While we all know that Luca Turin has been working on a new Guide about old and new fragrances, about to be out next year, it is good to find out that he is meanwhile really, really working it, amassing some 1400 bottles in the process sent to him by the companies (well, he had half of them before, as he tells us in confidence) and really bending over those fumes to appreciate the intricacies and nuances.
I do hope the end result will be worthy of every perfumista's wet dream.
In the meantime, he confirms what lots of plainsfolk have been discussing about the eau de parfum formulation of Chanel no.5, that is perhaps *cough, cough* a little heavy-handed? "An eighties lapse of judgment" is how he puts it. I guess this puts a negative spin on poor Jacques Polge, the in house perfumer ever since that period. But it is indeed no secret that as far as no.5 is concerned the parfum/extrait is the way to go, all the way, baby! This is due to it being the only form in which the precious, very expensive jasmine and Rose de Mai (rosa centifolia)from Grasse, perfume capital of France, is still used. However to come to Polge's defence, the eau de parfum is not that bad either. In fact every permutation of No.5 is precious and worth sampling, so trust your own judgement when testing.
As to Guerlain, of course the collection is much more expansive with the unavoidable misses and commercial flops around the way, often no fault of the perfume itself (Fleur de Feu?), but we can clearly discern that Luca is still predisposed favourably towards our beloved Guerlain which is as good a thing as any.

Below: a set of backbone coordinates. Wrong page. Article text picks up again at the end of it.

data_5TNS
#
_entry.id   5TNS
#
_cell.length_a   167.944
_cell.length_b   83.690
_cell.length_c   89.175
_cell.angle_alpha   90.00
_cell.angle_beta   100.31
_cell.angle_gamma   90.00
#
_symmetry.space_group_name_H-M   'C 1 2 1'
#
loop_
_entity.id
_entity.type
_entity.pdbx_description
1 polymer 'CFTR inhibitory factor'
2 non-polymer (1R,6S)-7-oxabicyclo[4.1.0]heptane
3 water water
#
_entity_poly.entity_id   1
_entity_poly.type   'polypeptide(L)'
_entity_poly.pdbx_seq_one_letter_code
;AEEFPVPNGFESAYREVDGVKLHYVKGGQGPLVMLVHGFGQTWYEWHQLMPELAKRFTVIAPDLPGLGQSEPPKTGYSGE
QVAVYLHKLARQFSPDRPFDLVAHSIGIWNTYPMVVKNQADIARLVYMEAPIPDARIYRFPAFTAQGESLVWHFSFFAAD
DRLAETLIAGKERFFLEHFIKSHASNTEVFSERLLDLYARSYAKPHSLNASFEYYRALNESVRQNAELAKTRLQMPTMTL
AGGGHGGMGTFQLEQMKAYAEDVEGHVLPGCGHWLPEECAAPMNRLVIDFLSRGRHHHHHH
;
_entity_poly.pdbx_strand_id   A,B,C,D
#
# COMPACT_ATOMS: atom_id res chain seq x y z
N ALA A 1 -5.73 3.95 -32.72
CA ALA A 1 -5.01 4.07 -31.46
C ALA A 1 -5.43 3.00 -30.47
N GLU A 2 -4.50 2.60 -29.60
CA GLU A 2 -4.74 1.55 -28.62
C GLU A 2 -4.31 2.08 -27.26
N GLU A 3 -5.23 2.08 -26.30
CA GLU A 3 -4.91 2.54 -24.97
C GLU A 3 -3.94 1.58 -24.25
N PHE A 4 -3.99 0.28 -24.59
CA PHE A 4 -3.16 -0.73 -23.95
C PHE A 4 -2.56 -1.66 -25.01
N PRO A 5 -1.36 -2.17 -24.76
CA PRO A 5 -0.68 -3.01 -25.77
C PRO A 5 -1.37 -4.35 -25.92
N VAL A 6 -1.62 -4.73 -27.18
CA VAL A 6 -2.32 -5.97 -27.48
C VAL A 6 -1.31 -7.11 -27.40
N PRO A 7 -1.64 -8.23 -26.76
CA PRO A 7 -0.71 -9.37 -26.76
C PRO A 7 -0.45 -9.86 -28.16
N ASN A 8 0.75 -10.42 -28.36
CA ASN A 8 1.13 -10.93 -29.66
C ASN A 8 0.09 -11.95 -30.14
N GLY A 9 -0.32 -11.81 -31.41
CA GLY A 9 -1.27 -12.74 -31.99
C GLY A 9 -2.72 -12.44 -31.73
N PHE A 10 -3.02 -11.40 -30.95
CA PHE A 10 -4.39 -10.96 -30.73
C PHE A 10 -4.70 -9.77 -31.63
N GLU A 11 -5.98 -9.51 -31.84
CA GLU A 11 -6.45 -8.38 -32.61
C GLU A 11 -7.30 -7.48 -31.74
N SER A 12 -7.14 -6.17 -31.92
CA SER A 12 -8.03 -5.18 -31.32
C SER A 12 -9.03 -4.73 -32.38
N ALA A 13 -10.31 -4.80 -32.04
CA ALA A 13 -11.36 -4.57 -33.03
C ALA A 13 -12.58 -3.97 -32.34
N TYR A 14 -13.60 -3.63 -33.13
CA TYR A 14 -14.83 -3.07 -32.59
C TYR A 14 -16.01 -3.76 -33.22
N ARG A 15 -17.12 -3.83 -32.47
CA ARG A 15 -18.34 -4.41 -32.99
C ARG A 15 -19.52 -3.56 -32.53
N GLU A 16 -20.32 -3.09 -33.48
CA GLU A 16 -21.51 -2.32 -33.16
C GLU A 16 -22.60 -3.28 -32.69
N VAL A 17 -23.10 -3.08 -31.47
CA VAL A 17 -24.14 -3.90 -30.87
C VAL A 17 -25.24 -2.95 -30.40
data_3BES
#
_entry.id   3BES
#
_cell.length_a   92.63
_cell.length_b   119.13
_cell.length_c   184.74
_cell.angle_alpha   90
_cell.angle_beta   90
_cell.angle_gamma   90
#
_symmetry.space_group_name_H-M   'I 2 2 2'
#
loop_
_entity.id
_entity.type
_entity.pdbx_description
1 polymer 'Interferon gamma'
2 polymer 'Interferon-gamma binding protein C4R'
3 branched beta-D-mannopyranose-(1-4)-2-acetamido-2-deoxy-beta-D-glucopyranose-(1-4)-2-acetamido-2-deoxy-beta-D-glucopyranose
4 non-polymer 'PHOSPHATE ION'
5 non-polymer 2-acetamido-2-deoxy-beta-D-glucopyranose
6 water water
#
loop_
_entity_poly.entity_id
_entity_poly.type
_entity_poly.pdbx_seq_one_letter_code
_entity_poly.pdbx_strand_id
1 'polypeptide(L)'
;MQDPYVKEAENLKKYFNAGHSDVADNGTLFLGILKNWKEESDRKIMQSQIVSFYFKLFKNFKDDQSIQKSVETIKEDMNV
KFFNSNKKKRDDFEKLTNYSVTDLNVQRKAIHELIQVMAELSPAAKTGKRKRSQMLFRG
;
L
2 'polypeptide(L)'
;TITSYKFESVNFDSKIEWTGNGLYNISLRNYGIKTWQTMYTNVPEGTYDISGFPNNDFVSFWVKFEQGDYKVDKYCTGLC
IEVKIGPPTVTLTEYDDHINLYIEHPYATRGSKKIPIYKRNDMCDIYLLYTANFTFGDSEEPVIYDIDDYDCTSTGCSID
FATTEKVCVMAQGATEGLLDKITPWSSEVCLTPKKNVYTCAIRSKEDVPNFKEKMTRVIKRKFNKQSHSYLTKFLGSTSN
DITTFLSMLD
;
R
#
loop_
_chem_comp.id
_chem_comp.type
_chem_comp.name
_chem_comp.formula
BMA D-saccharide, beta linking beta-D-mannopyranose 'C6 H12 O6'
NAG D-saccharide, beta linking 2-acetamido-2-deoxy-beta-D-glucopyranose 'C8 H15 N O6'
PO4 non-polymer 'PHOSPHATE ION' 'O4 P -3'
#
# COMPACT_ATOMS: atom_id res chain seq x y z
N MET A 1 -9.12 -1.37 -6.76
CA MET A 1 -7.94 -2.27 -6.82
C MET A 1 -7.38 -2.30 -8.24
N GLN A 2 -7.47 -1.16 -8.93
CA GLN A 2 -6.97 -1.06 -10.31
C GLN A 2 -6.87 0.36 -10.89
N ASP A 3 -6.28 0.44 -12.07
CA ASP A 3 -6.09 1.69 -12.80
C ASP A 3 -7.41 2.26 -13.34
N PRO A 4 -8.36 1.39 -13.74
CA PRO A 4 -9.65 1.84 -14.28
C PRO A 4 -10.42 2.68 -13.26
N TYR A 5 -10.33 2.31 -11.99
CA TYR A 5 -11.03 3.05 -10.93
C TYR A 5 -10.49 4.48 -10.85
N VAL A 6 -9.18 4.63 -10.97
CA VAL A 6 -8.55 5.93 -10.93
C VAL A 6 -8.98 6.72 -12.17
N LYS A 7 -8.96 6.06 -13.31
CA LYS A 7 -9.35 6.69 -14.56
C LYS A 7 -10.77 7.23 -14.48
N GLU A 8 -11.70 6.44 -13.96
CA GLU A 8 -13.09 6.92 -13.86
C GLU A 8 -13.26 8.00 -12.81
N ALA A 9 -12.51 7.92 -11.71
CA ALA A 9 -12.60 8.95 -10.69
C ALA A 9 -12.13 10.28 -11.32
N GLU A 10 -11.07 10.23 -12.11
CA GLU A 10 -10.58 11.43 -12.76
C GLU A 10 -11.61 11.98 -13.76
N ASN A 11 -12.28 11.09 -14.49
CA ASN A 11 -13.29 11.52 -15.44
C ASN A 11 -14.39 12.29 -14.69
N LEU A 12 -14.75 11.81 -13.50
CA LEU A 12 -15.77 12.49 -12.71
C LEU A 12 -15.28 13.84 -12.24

The following is eminently interesting for those who follow the naturals vs. synthetics debate and sheds a light on why a fragrance that does contain natural extracts and essences is a wondrous thing indeed:
Guerlain, like food firms, should put dates on bottles. I had often heard, and never believed, that fragrances made with naturals change a lot in the first six months, as wine does. The family resemblance of fresh Guerlains is even stronger than usual, as if the Guerlinade base that is common to all of them was the first to fade. Some are so rich and complex that we decided to let them sit in a dark room for a few months, till they calm down and pull themselves together.
You can read the whole article in english here.
After all this, what more can I say? À nôtre santé!
Painting Distillatio by Janvander Straet(1523-1605)courtesy of allposters.com